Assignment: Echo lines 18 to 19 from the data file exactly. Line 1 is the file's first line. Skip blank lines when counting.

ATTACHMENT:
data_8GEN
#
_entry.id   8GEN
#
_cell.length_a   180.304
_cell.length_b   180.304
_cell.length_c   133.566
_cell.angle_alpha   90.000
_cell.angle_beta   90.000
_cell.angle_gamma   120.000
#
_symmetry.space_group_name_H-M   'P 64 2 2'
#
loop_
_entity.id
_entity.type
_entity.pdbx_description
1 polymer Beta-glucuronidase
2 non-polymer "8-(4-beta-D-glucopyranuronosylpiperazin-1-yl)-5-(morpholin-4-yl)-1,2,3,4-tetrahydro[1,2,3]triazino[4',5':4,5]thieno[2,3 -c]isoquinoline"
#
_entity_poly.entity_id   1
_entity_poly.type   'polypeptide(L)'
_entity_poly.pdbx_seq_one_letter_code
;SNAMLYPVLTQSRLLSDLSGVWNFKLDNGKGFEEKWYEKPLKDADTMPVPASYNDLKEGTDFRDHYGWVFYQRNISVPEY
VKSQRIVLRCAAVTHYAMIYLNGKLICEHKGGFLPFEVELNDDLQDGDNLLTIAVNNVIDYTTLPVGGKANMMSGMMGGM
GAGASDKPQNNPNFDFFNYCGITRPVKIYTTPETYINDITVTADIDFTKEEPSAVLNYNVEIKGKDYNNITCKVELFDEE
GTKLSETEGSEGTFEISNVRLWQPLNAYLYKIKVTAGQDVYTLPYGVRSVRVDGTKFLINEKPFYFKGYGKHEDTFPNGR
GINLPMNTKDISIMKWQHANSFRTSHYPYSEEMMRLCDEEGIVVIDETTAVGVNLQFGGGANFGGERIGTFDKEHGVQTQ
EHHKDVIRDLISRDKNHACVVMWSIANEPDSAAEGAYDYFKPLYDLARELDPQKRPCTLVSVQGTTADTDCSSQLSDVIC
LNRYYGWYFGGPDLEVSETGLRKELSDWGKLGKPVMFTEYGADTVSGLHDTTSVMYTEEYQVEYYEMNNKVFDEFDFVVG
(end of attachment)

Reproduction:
1 polymer Beta-glucuronidase
2 non-polymer "8-(4-beta-D-glucopyranuronosylpiperazin-1-yl)-5-(morpholin-4-yl)-1,2,3,4-tetrahydro[1,2,3]triazino[4',5':4,5]thieno[2,3 -c]isoquinoline"